Warp 3.9 – Rapid conversion and analysis of large databases.

Warp 3.9

Warp allows you to convert and analyze (very) large databases with ease at the speed of light. In Warp, you work on a small subset of the data, after which Warp repeats your actions on the entire dataset. Unlike most data-analysis apps, you do not have to type any codes in Warp.

Features
  • Read data from files (e.g., CSVs), databases (MySQL, PostgreSQL, or SQLite) or even big data warehouses (RethinkDB and Facebook Presto)
  • Effortlessly juggle around data between files and databases by simply dragging-and-dropping! Load CSV files into MySQL or transfer a PostgreSQL table to a RethinkDB table by just dragging one to the other.
  • Efficiently analyze large datasets: Warp works closely together with databases to deliver the best performance.
  • Work faster by creating your analysis on a small subset of the data, then run it on all data with only a single click
  • Use the same formulas and techniques (such as pivot tables) you already know from Microsoft Excel
  • Easily re-run an analysis on different data, possibly from different sources
  • Easy-to-use, drag and drop interface, but the pro features are never more than a click away


What’s New

Version 3.9:

  • You can now rank rows as well as calculate running aggregates (e.g., running average)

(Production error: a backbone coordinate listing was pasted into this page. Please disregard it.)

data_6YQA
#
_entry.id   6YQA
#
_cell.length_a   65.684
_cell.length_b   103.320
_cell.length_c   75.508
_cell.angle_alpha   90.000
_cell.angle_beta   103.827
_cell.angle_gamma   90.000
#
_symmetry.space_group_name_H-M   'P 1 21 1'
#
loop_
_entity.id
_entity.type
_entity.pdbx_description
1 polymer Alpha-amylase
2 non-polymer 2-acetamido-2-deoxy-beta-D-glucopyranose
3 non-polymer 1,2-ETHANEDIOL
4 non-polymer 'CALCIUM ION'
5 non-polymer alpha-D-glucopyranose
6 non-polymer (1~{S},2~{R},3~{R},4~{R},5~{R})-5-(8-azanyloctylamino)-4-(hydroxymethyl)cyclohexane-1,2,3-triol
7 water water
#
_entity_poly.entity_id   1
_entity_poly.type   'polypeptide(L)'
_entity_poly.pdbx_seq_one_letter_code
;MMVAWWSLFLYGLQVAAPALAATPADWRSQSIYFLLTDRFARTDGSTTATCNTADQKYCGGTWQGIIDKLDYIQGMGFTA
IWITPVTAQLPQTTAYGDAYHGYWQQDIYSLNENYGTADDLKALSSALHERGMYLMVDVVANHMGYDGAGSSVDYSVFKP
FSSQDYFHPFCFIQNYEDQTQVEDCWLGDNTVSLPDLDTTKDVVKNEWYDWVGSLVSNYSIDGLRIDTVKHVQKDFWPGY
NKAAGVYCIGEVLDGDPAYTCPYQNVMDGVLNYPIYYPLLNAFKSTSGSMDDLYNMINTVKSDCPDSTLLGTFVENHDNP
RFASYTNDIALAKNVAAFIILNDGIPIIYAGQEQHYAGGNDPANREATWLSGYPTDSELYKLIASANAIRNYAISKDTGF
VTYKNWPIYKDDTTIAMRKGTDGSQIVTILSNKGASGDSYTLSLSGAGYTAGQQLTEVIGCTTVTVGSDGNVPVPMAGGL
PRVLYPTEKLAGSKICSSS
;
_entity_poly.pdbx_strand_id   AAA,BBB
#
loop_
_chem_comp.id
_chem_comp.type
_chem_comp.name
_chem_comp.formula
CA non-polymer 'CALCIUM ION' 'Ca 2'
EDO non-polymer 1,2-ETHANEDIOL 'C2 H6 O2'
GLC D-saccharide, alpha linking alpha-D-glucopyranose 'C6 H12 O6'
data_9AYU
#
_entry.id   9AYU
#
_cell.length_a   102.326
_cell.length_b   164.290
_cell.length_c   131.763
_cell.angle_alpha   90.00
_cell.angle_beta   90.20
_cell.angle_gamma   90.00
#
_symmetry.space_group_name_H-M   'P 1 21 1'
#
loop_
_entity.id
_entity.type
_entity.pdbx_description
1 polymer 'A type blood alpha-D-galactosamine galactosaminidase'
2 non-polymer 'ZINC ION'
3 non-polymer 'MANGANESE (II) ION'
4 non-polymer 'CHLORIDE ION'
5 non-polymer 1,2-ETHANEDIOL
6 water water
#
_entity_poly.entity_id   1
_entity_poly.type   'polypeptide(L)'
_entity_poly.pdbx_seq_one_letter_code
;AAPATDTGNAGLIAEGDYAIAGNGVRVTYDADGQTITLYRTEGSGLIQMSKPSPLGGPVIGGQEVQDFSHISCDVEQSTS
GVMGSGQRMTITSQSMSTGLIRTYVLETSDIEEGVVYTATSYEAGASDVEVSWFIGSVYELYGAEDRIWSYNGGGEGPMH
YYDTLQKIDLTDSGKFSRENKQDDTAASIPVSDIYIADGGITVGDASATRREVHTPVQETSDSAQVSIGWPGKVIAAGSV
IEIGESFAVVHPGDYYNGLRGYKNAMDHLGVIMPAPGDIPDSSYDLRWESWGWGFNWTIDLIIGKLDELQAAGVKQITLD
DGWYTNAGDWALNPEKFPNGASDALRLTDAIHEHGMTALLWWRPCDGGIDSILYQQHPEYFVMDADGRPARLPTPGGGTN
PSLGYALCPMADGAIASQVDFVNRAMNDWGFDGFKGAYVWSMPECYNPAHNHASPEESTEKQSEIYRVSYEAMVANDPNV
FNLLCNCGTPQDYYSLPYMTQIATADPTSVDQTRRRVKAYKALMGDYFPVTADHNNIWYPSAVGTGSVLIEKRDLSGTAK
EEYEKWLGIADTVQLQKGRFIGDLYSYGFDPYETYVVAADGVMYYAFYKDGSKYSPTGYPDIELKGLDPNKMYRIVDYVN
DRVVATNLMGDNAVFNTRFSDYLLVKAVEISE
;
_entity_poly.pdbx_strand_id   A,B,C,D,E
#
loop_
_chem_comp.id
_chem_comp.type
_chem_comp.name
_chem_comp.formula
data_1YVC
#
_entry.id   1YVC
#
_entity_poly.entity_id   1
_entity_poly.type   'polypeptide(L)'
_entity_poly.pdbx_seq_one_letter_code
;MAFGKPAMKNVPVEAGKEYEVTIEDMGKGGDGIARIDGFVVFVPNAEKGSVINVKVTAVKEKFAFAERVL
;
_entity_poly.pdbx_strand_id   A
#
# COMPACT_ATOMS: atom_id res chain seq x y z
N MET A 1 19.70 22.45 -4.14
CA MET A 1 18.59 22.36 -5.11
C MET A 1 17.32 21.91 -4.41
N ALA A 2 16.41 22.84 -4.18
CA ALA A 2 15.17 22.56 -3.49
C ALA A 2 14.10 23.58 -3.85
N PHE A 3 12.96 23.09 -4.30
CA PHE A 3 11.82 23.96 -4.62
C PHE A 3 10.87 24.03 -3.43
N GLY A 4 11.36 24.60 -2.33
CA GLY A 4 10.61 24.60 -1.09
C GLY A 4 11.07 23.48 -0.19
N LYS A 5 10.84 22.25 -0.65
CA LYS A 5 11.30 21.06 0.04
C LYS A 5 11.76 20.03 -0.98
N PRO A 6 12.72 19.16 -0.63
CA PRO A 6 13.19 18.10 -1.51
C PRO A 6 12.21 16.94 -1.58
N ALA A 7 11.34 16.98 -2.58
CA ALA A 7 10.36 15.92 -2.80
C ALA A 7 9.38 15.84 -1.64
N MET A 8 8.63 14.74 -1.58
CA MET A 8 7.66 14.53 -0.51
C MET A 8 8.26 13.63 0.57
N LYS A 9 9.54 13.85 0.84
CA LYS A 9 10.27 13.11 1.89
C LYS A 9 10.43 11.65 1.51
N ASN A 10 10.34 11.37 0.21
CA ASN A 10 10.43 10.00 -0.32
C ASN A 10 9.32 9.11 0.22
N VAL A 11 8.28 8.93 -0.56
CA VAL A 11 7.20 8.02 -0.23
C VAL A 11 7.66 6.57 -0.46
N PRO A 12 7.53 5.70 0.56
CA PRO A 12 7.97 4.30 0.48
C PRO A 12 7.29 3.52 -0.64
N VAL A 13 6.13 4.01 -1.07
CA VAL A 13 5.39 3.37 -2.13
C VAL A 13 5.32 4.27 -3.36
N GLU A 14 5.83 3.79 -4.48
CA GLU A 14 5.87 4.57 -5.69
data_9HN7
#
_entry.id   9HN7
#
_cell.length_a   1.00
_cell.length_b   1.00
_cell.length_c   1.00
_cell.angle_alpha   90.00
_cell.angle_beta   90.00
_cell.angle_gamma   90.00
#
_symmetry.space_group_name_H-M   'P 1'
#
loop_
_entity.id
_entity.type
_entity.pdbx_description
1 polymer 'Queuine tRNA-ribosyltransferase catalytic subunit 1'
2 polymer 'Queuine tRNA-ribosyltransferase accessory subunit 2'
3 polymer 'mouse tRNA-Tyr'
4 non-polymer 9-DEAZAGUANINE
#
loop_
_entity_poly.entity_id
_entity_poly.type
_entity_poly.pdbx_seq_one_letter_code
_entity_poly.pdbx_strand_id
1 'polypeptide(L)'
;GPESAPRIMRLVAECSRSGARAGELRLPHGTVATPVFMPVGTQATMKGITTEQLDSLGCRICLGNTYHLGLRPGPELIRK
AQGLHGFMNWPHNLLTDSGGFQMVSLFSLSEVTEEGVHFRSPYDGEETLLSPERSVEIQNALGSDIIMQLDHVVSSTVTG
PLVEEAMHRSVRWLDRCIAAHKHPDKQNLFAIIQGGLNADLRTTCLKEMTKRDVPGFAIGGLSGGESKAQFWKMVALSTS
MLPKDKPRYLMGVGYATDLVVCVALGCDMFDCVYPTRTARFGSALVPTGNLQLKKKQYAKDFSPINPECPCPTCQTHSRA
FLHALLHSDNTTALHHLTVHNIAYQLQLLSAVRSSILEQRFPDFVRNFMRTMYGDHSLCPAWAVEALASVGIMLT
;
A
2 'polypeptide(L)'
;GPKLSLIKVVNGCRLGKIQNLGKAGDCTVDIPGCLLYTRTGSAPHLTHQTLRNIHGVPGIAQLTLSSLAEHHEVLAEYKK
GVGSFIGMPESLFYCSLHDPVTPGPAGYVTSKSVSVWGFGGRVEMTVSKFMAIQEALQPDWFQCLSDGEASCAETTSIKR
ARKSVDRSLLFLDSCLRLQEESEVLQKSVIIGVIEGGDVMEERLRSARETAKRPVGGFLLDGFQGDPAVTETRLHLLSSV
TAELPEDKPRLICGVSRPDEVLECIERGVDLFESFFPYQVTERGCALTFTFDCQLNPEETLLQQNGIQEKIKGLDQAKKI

• You can set a minimum cell size for aggregations (e.g., in pivot table) which helps preserve statistical anonymity
  • Warp can now read JSON files
  • The formula syntax for referencing columns has been simplified; simply use the column name if it contains only alphanumeric characters and starts with an alphabetic character; otherwise just use "[colum_name]" instead of "[@column_name]"
  • Likewise, the syntax for referencing foreign columns has been simplified to "#column" and "#[column_name]"
  • Presto performance has been greatly improved, as Warp now pushes down operations to Presto when multiple tables from the same server are involved
  • Warp now supports blob values
  • A native data type for lists has been introduced
  • Empty (NULL) values are now sorted consistently when sorting


Compatibility

OS X 10.11 or later, 64-bit processor


Screenshots



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